“That’s what I’m in this for, my honorary doctorate degree. The only thing I felt was wrong about that was that it didn’t have ‘honorary’ on there,” he said. “That’s it.”

And why not just pursue a doctorate degree? Stafford said that’s not enough.

“I want honorary. Because not everybody can get one of those. My work has gone across the seas and I’ve never been there yet and so when I have respect from the Governor’s office, and the state Capitol and celebrities and stuff, and [to] get mistreated like this from the president of [Georgia State], it’s heartbreaking,” he said.

“Why didn’t they reach out to me and say ‘come to my office, let’s talk.’That’s what real men do. But Becker’s mindset is, and this is my opinion, he’s treating me like property, and that’s where I got an issue with it.”

Competing claims

Stafford says the lack of communication between the university and himself has everything to do with race. A claim that Jones said was “ridiculous.”

“Race plays absolutely no role in the awarding of honorary degrees,” she said.

In February 2018, Stafford filed a complaint with the Legal Affairs and Associate Vice President of Human Resources office against president Becker, claiming that he was being discriminated against by the university.

Despite being told his nomination was received and will be reviewed by the committee once they meet in the fall of 2018, Stafford says university actions have led him to believe there’s racism involved.

One day after the complaint, Stafford claims his Panther ID and email were disabled.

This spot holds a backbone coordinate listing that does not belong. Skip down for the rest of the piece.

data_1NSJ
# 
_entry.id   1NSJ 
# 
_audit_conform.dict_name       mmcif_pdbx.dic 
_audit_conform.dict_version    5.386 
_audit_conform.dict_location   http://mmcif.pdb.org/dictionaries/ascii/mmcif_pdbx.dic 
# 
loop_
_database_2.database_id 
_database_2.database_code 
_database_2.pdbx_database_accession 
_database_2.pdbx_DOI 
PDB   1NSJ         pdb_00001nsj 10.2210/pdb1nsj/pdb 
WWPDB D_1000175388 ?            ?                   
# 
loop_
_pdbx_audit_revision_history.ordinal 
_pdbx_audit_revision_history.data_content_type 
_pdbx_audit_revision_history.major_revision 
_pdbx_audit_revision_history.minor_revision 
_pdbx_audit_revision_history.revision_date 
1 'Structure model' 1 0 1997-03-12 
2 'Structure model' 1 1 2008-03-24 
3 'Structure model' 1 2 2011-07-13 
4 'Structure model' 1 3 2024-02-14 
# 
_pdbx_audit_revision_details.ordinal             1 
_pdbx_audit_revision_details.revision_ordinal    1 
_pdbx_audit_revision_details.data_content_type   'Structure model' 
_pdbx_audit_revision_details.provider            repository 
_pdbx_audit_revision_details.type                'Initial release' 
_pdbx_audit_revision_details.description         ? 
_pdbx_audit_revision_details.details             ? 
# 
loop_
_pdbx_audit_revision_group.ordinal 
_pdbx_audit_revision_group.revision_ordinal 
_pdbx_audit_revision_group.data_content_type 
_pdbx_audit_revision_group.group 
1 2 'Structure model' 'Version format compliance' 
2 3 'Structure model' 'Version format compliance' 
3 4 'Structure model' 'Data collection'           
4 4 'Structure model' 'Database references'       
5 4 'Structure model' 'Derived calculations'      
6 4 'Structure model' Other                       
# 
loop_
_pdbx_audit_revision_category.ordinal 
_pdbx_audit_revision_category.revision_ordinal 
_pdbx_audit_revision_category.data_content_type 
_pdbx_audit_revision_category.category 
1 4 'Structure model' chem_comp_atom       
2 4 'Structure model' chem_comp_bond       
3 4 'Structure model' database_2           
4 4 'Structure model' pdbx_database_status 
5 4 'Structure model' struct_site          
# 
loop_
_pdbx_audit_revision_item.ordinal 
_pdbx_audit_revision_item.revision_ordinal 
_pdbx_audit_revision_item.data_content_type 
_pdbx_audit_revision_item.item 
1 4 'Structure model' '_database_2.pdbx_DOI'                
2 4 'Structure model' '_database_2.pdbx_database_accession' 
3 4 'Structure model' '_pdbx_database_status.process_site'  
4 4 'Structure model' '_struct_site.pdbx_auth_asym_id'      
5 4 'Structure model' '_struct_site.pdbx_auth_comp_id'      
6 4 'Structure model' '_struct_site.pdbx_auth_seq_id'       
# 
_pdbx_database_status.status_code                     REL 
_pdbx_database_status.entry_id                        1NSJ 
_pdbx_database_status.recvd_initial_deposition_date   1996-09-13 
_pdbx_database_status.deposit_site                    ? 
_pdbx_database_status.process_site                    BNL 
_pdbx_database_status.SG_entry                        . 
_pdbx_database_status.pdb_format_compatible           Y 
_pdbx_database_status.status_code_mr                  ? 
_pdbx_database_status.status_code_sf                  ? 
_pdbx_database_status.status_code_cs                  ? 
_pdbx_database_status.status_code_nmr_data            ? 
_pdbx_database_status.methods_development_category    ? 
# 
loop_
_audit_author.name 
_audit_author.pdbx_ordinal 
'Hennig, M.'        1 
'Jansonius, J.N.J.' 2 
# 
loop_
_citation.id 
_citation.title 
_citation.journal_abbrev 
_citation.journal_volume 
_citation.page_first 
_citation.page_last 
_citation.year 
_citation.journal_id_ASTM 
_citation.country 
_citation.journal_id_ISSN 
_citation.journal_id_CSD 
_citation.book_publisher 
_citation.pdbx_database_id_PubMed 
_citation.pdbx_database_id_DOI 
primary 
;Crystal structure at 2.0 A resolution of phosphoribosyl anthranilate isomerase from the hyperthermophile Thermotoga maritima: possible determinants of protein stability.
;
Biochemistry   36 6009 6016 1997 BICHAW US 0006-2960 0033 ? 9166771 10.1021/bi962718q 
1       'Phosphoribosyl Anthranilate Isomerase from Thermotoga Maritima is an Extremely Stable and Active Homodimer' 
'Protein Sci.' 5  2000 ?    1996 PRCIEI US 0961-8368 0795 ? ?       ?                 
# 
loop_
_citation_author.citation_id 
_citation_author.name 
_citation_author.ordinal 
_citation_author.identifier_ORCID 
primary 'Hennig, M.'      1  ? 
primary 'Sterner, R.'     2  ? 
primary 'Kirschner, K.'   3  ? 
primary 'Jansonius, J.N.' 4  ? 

“The individual’s PantherCard and email account were deactivated because he was disruptive to university operations and considered inactive by the Registrar,” Jones told The Signal.

“He has attempted to use his PantherCard to gain unauthorized access to campus facilities and used his student email account to mislead others to believe he is a current Georgia State student.”

Jones also said there have been reports of Stafford following students into the dining hall without paying.

“We have let the police department know to be on the lookout should he try to access university resources without paying,” she said. “Stafford is trying to use for free the services and facilities for which Georgia State students spend their hard-earned money.”

And that’s what Stafford said hurts the most. “Ain’t nobody say nothing to me,” he said.

“That’s crazy that they’re saying that I’m accessing stuff illegally. It really saddens me that I’m even talking about Becker in the manner, you know because I’m a fan of his work, of how he’s expanded his university, but it’s a Jim Crow environment here. And what I mean by that is, we African-Americans are probably the number one percentage of students that attend this university… [but] if you go to his cabinet, do you see a black person? That says a lot.”


Disclaimer: The Signal and GSTV are separate, independent student media outlets both under the Committee on Student Communications at Georgia State. GSTV and Signal investigations on the issue were separate.